Excerpt from "If I Give You My Sorrows" by LABA choreographer Jo Kreiter, with dancers Natalya Shoaf, Sonshere Giles and Jhia Jackson (Photo/Jack Beutler)
Excerpt from "If I Give You My Sorrows" by LABA choreographer Jo Kreiter, with dancers Natalya Shoaf, Sonshere Giles and Jhia Jackson (Photo/Jack Beutler)

LABA’s latest artists showcase dares to touch on Jewish taboos

After a year of poring through Jewish texts tied to the topic of “taboo,” 10 Jewish artists are ready to share their responses to the forbidden.

The group took part in LABA Bay’s annual fellowship program, which brings local artists together to study Jewish texts and create new artwork on a theme. This year’s LABA gallery show, which is set for Nov. 11 and 12 at the Institute of Contemporary Art San Francisco, features art and live performances that address religious, gender, sexual and other kinds of taboos.

According to LABA, taboos play a central role in the psyches of Jews and of artists to “foment desire and articulate fear and shame.” In Judaism, the concept goes all the way back to the biblical story of creation when the first humans defied God and ate fruit from the tree of the knowledge of good and evil.

Mia Feuer, a Canadian-born sculptor and hockey player, chose to explore the “wild release that comes with consensual humiliation” in her sculpture titled “Shmirah.” Forest Reid, a sound designer and composer, created an interactive installation about gambling that resembles a “Gematria slot machine.” Danielle Freiman made a series of illustrations that deal with chronic and incurable medical conditions.

Forest Reid's installation, titled "Dreydl: Zol Zayn Mit Mazel." (Photo/Courtesy LABA)
Forest Reid’s installation, titled “Dreydl: Zol Zayn Mit Mazel.” (Photo/Courtesy LABA)

The Nov. 11 live performances will include a dance excerpt from choreographer Jo Kreiter, a new episode of Lauren Schiller’s “Relativity” podcast and a talk by LABA BAY teacher Sam Shonkoff, an assistant professor of Jewish studies at the Graduate Theological Union in Berkeley.

The Nov. 12 performances will feature a presentation about “transgressive” art dealer Alfred Flechtheim from filmmaker Peter Stein (who is also former executive director of the San Francisco Jewish Film Festival), an installation/performance by interdisciplinary artist Jennifer Kaufman, a reading from Freiman and a talk by Deena Aranoff, another LABA teacher and the faculty director for Jewish studies at GTU.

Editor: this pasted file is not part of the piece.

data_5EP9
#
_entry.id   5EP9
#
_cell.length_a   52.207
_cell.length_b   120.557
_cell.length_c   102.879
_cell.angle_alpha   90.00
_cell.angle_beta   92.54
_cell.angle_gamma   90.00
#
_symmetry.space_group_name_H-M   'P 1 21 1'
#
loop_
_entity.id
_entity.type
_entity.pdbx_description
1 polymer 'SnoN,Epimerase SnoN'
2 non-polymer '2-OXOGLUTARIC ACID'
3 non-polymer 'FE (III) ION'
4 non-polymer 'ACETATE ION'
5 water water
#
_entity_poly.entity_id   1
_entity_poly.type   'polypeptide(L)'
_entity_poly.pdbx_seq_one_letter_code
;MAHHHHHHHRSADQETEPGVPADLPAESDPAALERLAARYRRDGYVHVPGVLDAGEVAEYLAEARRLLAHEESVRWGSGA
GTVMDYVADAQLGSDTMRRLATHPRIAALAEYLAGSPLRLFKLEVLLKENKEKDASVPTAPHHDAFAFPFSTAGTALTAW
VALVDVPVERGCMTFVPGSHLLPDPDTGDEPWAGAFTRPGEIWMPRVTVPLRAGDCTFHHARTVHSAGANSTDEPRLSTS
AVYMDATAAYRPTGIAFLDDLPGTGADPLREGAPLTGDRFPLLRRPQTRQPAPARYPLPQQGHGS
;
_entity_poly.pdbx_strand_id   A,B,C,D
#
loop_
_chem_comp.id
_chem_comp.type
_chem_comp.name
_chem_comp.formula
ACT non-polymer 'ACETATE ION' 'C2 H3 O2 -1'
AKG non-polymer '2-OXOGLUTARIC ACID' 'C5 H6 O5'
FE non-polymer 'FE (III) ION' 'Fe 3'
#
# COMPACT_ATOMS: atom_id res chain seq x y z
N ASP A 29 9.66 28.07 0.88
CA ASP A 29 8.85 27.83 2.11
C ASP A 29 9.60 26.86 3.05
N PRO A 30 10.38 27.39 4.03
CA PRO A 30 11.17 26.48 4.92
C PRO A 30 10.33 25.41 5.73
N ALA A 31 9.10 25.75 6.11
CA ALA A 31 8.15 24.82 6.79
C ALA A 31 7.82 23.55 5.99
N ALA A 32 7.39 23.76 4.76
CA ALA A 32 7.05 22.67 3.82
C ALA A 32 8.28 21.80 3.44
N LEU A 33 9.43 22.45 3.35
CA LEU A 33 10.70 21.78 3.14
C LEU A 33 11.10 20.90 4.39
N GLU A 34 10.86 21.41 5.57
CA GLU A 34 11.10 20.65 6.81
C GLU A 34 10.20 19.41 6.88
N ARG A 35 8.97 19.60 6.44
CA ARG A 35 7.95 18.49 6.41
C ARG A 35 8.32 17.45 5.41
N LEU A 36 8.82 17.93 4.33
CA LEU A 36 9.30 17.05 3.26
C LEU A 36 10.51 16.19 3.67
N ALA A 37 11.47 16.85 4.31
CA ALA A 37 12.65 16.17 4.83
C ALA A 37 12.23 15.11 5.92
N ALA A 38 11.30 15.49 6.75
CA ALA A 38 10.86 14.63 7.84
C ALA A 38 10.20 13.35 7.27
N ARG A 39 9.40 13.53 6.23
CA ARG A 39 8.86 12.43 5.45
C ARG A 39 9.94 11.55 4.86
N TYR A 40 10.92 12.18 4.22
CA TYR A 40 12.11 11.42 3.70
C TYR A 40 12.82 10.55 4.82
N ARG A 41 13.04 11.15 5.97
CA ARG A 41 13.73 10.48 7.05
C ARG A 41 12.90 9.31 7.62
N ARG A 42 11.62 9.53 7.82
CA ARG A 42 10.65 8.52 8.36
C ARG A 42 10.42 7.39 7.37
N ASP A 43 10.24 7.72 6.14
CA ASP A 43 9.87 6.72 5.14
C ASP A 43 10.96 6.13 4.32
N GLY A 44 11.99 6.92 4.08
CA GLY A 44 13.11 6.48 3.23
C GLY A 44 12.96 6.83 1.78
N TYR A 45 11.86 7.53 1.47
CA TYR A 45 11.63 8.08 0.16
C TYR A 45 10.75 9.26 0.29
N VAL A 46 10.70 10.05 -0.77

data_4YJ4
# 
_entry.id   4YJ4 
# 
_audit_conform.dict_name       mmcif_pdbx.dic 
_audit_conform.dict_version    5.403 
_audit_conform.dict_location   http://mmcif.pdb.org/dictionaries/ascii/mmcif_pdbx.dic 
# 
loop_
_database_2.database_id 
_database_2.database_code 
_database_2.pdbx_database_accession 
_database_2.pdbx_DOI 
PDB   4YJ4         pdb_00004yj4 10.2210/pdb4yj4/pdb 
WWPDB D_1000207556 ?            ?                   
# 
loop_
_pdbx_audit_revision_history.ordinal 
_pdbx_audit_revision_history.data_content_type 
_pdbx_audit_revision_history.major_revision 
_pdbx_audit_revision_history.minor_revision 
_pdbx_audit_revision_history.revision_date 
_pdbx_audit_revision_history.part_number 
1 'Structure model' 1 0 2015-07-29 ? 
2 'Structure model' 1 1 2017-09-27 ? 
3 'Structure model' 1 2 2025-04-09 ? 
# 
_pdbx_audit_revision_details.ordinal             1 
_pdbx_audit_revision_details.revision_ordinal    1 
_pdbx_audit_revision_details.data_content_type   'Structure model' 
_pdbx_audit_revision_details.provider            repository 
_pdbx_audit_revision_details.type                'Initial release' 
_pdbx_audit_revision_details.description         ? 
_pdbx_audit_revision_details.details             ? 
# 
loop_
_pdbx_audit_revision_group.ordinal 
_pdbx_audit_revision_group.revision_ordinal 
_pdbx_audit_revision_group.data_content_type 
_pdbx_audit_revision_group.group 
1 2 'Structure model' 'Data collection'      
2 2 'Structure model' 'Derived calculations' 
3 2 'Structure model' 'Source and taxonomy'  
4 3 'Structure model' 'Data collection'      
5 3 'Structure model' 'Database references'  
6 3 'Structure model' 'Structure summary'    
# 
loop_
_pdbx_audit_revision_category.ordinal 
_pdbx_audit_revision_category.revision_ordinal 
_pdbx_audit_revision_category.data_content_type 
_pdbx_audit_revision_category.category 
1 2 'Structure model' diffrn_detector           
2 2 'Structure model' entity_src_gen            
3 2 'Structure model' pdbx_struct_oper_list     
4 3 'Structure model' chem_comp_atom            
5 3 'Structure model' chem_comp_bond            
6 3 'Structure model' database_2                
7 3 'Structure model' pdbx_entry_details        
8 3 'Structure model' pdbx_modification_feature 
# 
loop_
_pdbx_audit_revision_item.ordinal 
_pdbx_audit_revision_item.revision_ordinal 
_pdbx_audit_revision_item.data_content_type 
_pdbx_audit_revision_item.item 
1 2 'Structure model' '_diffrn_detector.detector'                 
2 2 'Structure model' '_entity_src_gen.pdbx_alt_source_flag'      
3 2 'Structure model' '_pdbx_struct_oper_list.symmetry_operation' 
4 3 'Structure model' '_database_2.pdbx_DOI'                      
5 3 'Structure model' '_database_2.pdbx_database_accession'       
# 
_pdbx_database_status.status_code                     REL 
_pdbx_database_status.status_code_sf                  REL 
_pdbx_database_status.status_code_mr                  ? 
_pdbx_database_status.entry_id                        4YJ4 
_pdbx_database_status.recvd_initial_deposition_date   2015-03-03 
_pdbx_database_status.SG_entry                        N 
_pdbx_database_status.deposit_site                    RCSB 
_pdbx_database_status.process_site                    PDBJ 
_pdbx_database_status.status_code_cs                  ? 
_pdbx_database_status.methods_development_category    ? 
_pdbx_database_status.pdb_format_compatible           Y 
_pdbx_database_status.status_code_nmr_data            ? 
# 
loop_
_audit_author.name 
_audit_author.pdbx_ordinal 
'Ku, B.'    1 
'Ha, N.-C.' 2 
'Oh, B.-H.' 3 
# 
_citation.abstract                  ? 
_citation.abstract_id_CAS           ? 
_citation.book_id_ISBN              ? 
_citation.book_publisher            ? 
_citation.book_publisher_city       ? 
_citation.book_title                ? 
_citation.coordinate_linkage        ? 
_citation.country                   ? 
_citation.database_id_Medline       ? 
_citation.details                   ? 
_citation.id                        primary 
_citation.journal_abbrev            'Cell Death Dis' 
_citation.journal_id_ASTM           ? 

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“At the heart of LABA we’re really trying to expand what Jewish art can be and the way our ancient texts can infuse that,” said Elissa Strauss, LABA Bay’s artistic director.

The “TABOO” showcase comes amid the turmoil in Israel following the Oct. 7 Hamas massacre and hostage-taking and Israel’s subsequent war against Hamas. In a statement, LABA said there is value in sharing art in the time of war.

“Art is not trivial in these impossible moments, but a necessity, a way to see the world anew and imagine different realities,” the organization said.

LABA, which is Hebrew for “lava,” has already announced the theme for next year’s fellowship: “night.” Bay Area-based Jewish artists who work in any discipline can apply for the program, which immerses artists in texts from the Torah, Talmud, Mishnah and Zohar. The application deadline is Nov. 17.

“It’s sex and it’s fear and it’s wild and it’s tame and it’s the psyche itself,” Strauss said of the new theme. “Night is sometimes when the deepest truths are revealed.”

LABA, which describes itself as a “laboratory for Jewish culture,” started at the 14th Street Y in New York City’s East Village in 2007 and launched a hub in the East Bay in 2019. Last year, the local group moved its headquarters from the JCC of the East Bay to the Firehouse in San Francisco.


Nov. 11-12. Gallery is open from 10 a.m. to 4 p.m. with performances from 5 p.m. to 7 p.m. at the 970 Gallery of the Institute of Contemporary Art San Francisco, 901 Minnesota St. $10 for gallery entrance, $18 for performances. (Nov. 11 performances are already sold out.)

Maya Mirsky
Maya Mirsky

Maya Mirsky is a J. Staff Writer based in Oakland.